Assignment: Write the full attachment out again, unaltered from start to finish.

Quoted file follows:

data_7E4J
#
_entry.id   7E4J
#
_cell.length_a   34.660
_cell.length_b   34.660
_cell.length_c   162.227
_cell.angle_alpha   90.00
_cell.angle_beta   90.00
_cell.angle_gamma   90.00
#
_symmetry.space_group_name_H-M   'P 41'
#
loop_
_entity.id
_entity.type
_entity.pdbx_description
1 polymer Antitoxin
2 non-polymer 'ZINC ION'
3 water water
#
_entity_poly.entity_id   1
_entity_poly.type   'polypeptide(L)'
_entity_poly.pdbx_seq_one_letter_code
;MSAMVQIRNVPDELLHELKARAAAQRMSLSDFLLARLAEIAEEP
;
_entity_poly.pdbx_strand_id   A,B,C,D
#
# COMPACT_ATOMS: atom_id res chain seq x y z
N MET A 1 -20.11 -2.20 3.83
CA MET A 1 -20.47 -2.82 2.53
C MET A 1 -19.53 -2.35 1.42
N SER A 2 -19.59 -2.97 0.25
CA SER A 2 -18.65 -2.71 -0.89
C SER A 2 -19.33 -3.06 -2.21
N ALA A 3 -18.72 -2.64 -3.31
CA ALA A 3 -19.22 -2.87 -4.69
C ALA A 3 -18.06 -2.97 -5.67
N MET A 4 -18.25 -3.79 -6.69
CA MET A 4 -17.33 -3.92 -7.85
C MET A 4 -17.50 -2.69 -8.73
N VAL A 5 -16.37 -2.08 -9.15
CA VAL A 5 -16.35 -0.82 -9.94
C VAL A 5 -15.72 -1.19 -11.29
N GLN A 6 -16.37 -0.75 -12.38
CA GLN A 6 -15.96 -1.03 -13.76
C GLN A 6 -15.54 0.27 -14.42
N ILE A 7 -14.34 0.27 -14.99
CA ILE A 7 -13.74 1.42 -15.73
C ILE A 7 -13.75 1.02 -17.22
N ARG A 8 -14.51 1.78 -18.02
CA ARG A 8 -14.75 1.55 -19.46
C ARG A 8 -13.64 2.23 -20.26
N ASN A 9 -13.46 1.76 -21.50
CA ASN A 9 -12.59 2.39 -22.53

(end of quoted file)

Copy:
data_7E4J
#
_entry.id   7E4J
#
_cell.length_a   34.660
_cell.length_b   34.660
_cell.length_c   162.227
_cell.angle_alpha   90.00
_cell.angle_beta   90.00
_cell.angle_gamma   90.00
#
_symmetry.space_group_name_H-M   'P 41'
#
loop_
_entity.id
_entity.type
_entity.pdbx_description
1 polymer Antitoxin
2 non-polymer 'ZINC ION'
3 water water
#
_entity_poly.entity_id   1
_entity_poly.type   'polypeptide(L)'
_entity_poly.pdbx_seq_one_letter_code
;MSAMVQIRNVPDELLHELKARAAAQRMSLSDFLLARLAEIAEEP
;
_entity_poly.pdbx_strand_id   A,B,C,D
#
# COMPACT_ATOMS: atom_id res chain seq x y z
N MET A 1 -20.11 -2.20 3.83
CA MET A 1 -20.47 -2.82 2.53
C MET A 1 -19.53 -2.35 1.42
N SER A 2 -19.59 -2.97 0.25
CA SER A 2 -18.65 -2.71 -0.89
C SER A 2 -19.33 -3.06 -2.21
N ALA A 3 -18.72 -2.64 -3.31
CA ALA A 3 -19.22 -2.87 -4.69
C ALA A 3 -18.06 -2.97 -5.67
N MET A 4 -18.25 -3.79 -6.69
CA MET A 4 -17.33 -3.92 -7.85
C MET A 4 -17.50 -2.69 -8.73
N VAL A 5 -16.37 -2.08 -9.15
CA VAL A 5 -16.35 -0.82 -9.94
C VAL A 5 -15.72 -1.19 -11.29
N GLN A 6 -16.37 -0.75 -12.38
CA GLN A 6 -15.96 -1.03 -13.76
C GLN A 6 -15.54 0.27 -14.42
N ILE A 7 -14.34 0.27 -14.99
CA ILE A 7 -13.74 1.42 -15.73
C ILE A 7 -13.75 1.02 -17.22
N ARG A 8 -14.51 1.78 -18.02
CA ARG A 8 -14.75 1.55 -19.46
C ARG A 8 -13.64 2.23 -20.26
N ASN A 9 -13.46 1.76 -21.50
CA ASN A 9 -12.59 2.39 -22.53